I found his claim to be pretty dubious and was turning an animated dialogue over in my head wherein I managed not to bitch about “his generation” while simultaneously avoiding inflating the already overrated virtues of my own. None of those thoughts ambled through my windpipe though. I got distracted for no really good reason. Like a wayward rainbow announcing itself from the sky in the middle of a snowstorm, the memory of my friend, mentor, and field partner during my first assignment here planted itself squarely in the middle of my consciousness. I recalled her practice of singing to herself while she brushed the dust out of her terminally-windswept auburn locks each evening when we came in from operations outside the wire. The thing is—instead of being the calming, centering, and welcome memory that it used to be, it made me surprisingly angry. I was struck sad with the realization that although I could remember her singing EVERY SINGLE DAY, I could no longer hear her voice in my memory. For that matter, I couldn’t immediately see her face in my mind’s eye either. I closed my eyes…inexplicably hoping that they would offer some clue to my other senses, but that was fruitless. I opened them and she was still gone. She will have been gone for five years this coming August. It seems too soon to forget. Maybe I’m suppressing those neurons somehow. I work by myself in one of the old office spaces here at the site that we used to share. My first day when they showed me to it, I just smiled and rearranged the furniture as I remembered it. I don’t know why I did it, but I unconsciously set up a chair for her on “her” side of the desk. I’ve only done it once so far, but I looked up and found it odd that she wasn’t there. I removed the chair as it really served no purpose now, but I did put Fat Snowman on that side of the desk. Again, I don’t know why other than to say it makes the space feel more whole.
As the mission winds to its inevitable conclusion here over the course of the next few months, the older folks seem to have a strong feeling of resignation about it all, really. I feel differently, too. It struck me yesterday that all of this talk I used to hear about “lost ground and wasted opportunities” doesn’t do anything to enhance our current trajectory. The reality that we chose to ignore for so long is that there was no ground to lose nor opportunities to waste.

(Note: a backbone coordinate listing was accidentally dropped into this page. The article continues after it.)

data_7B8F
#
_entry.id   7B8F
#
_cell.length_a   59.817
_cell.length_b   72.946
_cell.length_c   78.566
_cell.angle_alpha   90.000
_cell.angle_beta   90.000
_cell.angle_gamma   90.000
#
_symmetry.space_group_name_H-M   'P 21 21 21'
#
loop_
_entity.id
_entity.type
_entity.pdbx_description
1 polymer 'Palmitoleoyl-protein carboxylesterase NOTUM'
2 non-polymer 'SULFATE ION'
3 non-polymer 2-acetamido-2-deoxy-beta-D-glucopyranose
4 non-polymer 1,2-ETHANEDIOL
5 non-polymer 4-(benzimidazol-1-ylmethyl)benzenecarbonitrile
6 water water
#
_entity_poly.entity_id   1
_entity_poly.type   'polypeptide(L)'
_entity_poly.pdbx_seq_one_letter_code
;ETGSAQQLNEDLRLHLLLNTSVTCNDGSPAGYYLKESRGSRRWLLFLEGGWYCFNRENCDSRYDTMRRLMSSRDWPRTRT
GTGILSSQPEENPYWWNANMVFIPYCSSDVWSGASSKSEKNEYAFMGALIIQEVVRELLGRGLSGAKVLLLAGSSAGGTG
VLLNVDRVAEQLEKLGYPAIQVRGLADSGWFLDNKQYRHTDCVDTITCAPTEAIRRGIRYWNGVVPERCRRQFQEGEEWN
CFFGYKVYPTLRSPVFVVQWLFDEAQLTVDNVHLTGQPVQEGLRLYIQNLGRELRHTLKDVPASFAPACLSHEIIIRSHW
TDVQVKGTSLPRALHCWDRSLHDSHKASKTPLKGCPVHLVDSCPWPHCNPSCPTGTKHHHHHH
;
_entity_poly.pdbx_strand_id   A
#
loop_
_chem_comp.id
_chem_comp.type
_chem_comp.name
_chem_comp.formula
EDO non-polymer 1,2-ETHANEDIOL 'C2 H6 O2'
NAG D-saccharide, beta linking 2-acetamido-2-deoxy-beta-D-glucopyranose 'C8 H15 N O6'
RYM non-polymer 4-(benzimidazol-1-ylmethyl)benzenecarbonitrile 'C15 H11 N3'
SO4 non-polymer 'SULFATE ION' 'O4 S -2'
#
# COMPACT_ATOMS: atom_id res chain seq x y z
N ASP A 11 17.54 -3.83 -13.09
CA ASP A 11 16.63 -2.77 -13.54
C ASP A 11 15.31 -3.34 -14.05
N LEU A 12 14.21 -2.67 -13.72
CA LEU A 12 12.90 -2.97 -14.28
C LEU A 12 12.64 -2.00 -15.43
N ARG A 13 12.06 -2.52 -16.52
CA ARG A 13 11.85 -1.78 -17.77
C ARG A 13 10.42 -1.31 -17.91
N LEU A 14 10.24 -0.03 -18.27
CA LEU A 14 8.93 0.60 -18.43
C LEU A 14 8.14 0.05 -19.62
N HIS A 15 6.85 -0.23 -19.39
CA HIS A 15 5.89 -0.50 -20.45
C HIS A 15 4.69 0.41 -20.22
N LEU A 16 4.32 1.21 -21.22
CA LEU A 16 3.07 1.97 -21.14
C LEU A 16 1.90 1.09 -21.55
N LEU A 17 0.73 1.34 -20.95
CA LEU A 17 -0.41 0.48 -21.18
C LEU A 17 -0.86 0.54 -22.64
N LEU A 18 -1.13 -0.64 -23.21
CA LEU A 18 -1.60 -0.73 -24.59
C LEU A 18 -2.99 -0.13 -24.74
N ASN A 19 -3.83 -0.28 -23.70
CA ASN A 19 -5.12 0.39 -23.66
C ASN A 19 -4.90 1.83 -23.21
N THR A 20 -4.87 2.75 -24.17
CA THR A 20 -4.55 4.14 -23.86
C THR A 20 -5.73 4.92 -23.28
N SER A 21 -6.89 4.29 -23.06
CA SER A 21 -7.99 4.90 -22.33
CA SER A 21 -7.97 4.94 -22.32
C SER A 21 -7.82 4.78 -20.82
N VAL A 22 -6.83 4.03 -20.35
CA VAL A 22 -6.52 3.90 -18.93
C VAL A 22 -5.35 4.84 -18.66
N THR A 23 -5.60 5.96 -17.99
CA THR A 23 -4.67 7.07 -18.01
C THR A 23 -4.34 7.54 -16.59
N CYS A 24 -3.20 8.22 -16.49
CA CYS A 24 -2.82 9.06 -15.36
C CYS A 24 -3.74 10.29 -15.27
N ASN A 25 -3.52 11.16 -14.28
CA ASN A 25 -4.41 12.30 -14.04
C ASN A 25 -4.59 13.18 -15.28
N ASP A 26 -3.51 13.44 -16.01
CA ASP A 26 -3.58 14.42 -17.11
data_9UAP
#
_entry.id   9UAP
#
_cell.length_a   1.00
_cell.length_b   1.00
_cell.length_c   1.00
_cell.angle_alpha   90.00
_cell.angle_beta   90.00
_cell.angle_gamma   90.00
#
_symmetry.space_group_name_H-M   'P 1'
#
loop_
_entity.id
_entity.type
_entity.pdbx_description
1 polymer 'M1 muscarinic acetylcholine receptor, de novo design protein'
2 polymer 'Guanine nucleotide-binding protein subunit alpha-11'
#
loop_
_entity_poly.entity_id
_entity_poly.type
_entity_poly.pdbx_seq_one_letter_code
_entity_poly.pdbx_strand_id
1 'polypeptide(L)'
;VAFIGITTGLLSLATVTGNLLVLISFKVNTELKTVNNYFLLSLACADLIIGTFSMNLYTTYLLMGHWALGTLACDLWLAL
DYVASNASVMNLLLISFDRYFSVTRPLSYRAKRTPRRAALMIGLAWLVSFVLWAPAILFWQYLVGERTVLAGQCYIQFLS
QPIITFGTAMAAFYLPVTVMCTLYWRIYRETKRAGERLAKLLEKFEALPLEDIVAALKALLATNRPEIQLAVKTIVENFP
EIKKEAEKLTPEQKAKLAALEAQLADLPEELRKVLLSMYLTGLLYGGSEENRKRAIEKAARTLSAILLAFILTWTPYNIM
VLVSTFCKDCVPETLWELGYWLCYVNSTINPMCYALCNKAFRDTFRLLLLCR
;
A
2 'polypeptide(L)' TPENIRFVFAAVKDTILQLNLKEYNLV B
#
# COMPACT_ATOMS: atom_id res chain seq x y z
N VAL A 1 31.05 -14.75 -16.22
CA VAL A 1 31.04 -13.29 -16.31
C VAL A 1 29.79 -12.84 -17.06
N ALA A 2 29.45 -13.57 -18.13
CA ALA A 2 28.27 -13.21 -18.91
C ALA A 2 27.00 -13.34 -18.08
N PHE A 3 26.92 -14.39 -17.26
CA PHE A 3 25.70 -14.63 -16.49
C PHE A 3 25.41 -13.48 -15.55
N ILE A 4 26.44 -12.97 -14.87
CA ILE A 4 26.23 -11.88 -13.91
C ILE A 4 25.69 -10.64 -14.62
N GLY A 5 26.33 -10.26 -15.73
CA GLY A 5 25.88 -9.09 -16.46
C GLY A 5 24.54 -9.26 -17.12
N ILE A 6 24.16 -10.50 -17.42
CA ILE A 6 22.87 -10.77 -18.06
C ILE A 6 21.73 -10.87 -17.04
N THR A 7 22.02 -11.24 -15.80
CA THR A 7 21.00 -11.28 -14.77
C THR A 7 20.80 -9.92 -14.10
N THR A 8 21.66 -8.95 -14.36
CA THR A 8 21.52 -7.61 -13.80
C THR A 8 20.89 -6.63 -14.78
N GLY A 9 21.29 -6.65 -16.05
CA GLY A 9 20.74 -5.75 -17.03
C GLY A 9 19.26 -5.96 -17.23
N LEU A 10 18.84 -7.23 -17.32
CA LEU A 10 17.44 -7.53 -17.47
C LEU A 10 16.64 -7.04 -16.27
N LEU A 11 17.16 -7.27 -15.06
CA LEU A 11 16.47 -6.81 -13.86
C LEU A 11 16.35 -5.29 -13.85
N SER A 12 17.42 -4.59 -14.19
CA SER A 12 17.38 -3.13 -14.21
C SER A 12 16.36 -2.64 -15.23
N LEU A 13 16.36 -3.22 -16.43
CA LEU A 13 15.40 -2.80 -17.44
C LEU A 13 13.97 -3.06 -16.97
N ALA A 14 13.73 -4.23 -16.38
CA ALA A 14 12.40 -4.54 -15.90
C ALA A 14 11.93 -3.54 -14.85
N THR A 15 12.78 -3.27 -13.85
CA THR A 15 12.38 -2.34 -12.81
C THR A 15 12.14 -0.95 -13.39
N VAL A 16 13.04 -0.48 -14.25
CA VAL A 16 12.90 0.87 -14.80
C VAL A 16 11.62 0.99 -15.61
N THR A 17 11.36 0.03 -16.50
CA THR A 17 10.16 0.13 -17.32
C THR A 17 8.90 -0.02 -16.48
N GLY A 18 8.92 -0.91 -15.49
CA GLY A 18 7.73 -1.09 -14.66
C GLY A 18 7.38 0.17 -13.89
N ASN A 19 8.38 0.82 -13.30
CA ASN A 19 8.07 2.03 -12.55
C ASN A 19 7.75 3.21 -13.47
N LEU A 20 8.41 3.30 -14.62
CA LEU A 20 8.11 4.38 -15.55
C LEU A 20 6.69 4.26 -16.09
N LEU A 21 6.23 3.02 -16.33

The frontier is now as momentary and illusory as it was then. It never belonged to us to begin with. That said, it doesn’t really matter. “Enduring freedom” is an idea. Not a piece of ground. The only physical place it resides is within us and those we were able to help while we were here.
Although I didn’t think that this would be the “thing” I finished, I believe my work here is nearly done. As someone far wiser than I once said, ”...the having and the leaving go on together.”
It seems that things worth really doing typically get done on their time. Time invested in truly learning to know ourselves is time well spent though. The strongest life lesson I have gained as a result of this has been that the only way out is through. You helped me to that realization by being the anonymous reader on the other end of the world. Thank you.
HistoryDude and Fat Snowman 1 month ago